John Harrison, an Australian inventor, has developed anew cement which is based on magnesium carbonate rather than calcium carbonate, and absorbs carbon dioxide from the atmosphere. One ton of concrete made with the cement can absorb about 0.4 tons of carbon dioxide as it hardens, and tower blocks built with it could become as important as natural carbon sinks like forests and grasslands. New Scientist reports that cement-making is responsible for around 7% of total man-made CO2 emissions worldwide. Harrison says his cement mixture is made at much lower temperatures- halving the amount of carbon dioxide it produces during manufacture. He also claims his version is cheaper and more durable and, during setting and hardening, a process called carbonation reabsorbs CO2 from the air. Harrison says that “The Kyoto Protocol was a good effort but it got things wrong when it assumed that trees were the only things that could absorb carbon from the air. The opportunities to use carbonation processes to sequester carbon from the air are just huge. It can take conventional cements centuries or even millennia to absorb as much as eco-cements can absorb in just a few months.”
The leaves of the lotus flower are water-repellent. After a shower of rain they immediately appear dry and clean, as water runs off them like marbles off a glass plate. Lotusan has duplicated this effect, one of nature’s own inventions which has proved itself over millions of years, in a new silicone facade paint. Lotusan combines the well-known water-repellent properties of silicone paints with a surface micro-structure based on the lotus leaf. This considerably reduces the contact area for water and dirt, and adhesion is also greatly reduced. The result is that dirt is repelled by water droplets and facades stay dry and clean – even highly stressed weather-exposed facades. The lotus effect was discovered by Prof. Dr Wilhelm Barthlott of Bonn University, a scientific achievement in the field of biology which created a worldwide sensation.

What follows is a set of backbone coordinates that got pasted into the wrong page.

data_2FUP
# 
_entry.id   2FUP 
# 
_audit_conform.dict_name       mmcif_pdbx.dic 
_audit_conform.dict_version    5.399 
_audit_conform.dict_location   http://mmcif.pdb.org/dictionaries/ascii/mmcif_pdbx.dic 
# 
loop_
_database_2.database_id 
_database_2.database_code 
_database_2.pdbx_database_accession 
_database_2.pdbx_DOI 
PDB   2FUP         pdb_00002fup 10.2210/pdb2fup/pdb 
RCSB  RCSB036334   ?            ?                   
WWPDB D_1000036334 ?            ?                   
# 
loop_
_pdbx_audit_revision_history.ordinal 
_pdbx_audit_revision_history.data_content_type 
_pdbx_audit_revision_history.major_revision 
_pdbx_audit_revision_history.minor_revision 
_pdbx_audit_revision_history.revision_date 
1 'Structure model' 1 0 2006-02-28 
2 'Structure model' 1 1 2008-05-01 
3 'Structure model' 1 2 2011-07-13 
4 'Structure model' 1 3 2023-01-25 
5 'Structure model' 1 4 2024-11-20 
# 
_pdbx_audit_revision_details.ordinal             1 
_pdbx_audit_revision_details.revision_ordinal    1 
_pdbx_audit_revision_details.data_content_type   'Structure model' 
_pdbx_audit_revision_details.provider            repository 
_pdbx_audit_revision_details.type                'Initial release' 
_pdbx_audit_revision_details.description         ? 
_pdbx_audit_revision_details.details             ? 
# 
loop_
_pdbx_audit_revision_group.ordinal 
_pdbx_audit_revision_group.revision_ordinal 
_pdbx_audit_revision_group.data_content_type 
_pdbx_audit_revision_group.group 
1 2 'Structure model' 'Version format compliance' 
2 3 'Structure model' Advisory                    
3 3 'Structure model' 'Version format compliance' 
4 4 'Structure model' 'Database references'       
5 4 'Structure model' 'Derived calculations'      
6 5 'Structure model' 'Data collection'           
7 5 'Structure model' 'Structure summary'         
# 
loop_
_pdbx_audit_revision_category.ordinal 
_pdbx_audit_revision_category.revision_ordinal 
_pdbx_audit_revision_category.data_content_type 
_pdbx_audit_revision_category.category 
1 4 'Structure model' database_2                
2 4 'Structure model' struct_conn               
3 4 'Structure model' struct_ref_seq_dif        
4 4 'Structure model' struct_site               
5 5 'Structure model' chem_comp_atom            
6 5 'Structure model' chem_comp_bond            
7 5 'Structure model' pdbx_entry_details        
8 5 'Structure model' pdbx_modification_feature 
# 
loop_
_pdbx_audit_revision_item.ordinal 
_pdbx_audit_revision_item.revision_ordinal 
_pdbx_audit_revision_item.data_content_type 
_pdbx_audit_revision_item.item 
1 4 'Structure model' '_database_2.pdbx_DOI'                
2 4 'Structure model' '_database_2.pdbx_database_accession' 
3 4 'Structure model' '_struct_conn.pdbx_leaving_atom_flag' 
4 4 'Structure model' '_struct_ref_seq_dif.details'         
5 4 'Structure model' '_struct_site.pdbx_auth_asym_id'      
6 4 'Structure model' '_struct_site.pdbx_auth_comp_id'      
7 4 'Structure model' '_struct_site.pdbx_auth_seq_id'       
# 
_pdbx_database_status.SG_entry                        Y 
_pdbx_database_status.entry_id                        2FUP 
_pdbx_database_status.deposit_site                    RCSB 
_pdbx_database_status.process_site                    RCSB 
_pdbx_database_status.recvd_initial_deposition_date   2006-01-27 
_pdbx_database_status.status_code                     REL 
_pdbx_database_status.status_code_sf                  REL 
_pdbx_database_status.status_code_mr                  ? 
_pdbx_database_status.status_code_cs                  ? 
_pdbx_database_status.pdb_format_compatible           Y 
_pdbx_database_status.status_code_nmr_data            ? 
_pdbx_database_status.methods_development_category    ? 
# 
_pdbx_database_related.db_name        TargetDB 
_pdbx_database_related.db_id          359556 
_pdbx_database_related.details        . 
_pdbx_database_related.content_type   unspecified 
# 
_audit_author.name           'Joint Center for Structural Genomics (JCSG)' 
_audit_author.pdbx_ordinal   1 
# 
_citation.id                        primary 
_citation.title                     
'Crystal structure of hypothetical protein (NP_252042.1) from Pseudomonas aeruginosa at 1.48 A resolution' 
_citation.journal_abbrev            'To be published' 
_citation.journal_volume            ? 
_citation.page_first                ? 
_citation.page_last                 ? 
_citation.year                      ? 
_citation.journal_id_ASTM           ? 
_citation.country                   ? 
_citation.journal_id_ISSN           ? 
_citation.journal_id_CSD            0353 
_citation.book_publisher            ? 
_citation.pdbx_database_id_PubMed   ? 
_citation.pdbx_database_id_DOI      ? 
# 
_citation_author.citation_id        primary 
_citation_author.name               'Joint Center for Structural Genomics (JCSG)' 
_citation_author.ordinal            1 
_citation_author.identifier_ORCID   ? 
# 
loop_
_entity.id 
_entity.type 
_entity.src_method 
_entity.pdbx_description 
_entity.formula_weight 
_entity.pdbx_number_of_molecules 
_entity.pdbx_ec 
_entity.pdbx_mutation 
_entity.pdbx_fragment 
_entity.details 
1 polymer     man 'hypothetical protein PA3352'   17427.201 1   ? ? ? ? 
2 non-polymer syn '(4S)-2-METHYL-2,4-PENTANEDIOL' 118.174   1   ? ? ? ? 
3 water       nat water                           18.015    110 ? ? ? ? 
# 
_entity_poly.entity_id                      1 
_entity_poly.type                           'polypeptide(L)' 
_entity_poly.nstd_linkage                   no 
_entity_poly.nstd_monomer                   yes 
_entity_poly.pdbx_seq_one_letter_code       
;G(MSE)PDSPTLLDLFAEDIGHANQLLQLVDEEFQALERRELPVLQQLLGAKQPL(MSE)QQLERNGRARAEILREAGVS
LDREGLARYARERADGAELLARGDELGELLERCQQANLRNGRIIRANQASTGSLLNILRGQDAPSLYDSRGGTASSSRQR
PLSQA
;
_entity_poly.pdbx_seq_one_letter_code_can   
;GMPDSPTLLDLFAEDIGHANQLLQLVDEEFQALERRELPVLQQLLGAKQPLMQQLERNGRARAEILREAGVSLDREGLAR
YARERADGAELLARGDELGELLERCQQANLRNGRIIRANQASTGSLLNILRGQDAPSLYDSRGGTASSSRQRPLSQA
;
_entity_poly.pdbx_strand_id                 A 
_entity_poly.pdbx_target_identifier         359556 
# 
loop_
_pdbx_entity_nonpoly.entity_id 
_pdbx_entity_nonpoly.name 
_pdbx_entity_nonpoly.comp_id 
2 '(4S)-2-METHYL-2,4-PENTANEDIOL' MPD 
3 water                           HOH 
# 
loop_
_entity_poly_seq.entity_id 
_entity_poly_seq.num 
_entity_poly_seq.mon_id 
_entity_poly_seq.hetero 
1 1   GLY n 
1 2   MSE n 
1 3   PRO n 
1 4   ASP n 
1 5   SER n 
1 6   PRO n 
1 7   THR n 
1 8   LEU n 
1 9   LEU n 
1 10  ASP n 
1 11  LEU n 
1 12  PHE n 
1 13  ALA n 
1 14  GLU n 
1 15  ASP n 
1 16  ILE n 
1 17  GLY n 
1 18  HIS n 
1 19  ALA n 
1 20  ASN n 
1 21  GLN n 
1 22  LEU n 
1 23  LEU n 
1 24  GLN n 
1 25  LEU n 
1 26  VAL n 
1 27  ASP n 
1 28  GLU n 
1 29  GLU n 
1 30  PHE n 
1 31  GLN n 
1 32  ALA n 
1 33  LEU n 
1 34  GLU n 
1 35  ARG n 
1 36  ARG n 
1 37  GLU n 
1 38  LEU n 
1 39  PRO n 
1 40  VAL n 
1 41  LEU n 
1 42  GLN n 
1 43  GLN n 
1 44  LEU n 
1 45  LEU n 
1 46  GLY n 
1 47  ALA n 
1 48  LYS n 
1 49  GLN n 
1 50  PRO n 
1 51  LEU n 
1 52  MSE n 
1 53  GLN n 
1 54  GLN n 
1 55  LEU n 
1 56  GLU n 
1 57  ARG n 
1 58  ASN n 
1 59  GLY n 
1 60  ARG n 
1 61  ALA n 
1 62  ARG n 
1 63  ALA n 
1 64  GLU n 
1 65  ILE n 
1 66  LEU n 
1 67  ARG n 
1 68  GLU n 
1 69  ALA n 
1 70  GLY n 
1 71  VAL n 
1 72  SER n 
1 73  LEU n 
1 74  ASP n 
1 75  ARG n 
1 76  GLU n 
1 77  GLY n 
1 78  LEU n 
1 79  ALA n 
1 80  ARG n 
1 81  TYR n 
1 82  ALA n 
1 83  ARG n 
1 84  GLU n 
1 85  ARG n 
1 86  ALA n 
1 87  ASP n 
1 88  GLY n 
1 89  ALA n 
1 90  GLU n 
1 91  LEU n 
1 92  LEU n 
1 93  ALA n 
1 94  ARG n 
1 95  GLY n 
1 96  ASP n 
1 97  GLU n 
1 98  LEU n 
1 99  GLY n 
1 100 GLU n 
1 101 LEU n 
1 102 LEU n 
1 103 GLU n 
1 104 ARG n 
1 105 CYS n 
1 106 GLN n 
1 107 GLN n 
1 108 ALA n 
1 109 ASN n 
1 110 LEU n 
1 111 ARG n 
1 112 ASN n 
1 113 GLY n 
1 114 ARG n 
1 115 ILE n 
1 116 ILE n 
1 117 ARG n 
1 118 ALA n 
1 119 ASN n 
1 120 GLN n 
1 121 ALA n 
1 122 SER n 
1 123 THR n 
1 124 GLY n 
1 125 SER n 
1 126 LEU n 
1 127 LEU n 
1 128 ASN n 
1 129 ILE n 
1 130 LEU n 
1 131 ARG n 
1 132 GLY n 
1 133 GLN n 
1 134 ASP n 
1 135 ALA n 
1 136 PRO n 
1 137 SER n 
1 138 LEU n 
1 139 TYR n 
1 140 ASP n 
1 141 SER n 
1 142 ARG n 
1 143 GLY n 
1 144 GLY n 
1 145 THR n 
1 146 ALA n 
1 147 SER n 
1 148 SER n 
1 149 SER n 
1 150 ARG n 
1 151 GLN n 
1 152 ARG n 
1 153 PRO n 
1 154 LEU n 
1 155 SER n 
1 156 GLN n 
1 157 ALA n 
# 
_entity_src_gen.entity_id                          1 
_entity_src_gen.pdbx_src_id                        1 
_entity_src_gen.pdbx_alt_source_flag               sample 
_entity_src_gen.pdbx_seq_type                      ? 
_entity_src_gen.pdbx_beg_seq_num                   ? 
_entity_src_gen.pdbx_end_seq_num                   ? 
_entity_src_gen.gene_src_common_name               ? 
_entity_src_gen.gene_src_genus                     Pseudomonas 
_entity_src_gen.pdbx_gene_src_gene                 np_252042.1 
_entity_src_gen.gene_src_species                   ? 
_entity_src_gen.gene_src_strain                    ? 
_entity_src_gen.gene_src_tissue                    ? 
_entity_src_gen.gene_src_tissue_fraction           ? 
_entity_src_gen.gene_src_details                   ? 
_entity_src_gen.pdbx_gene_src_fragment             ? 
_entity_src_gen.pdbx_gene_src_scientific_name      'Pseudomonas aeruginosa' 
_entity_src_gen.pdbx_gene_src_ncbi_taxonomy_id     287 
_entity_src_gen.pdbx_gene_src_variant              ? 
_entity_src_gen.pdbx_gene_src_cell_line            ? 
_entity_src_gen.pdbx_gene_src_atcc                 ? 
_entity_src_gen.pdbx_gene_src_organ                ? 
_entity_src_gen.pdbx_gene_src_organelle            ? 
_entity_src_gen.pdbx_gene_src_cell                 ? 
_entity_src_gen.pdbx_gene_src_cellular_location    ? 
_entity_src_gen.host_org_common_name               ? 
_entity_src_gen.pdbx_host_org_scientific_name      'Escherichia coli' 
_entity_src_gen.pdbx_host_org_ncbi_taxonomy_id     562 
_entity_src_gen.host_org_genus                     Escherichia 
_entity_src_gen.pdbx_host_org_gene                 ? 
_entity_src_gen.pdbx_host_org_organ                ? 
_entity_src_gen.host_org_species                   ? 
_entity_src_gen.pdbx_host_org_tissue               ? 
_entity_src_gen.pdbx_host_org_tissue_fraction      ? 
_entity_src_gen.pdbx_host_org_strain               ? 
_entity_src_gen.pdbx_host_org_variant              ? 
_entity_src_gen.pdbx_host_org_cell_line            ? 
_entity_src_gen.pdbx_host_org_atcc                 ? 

Suspended Particle Device (SPD) technology is a “switchable” light-control technology that has numerous performance and cost advantages over other technologies. SPD-Smart products allow you to instantly and precisely control how clear or dark glass or plastic is, and to easily adjust the light transmission of the product manually or automatically. This is made possible by a thin, flexible SPD film invented by Research Frontiers. Available as a film or already incorporated into glass, SPD film can be easily adapted to a variety of products that people use every day, such as architectural windows, automotive windows, sunglasses, display screens for laptop computers, cellular telephones, instrument panels, electronic games and point-of-purchase and advertising displays, billboards and road signs.
Is a surface of synthetic fibers made to look like natural grass. It is most often used in arenas for sports that were originally or are normally played on grass. However, it is now being used on residential lawns and commercial applications as well. The main reason is maintenance—artificial turf stands up to heavy use, such as in sports, and requires no irrigation or trimming. Domed, covered, and partially covered stadiums may require artificial turf because of the difficulty of getting grass enough sunlight to stay healthy.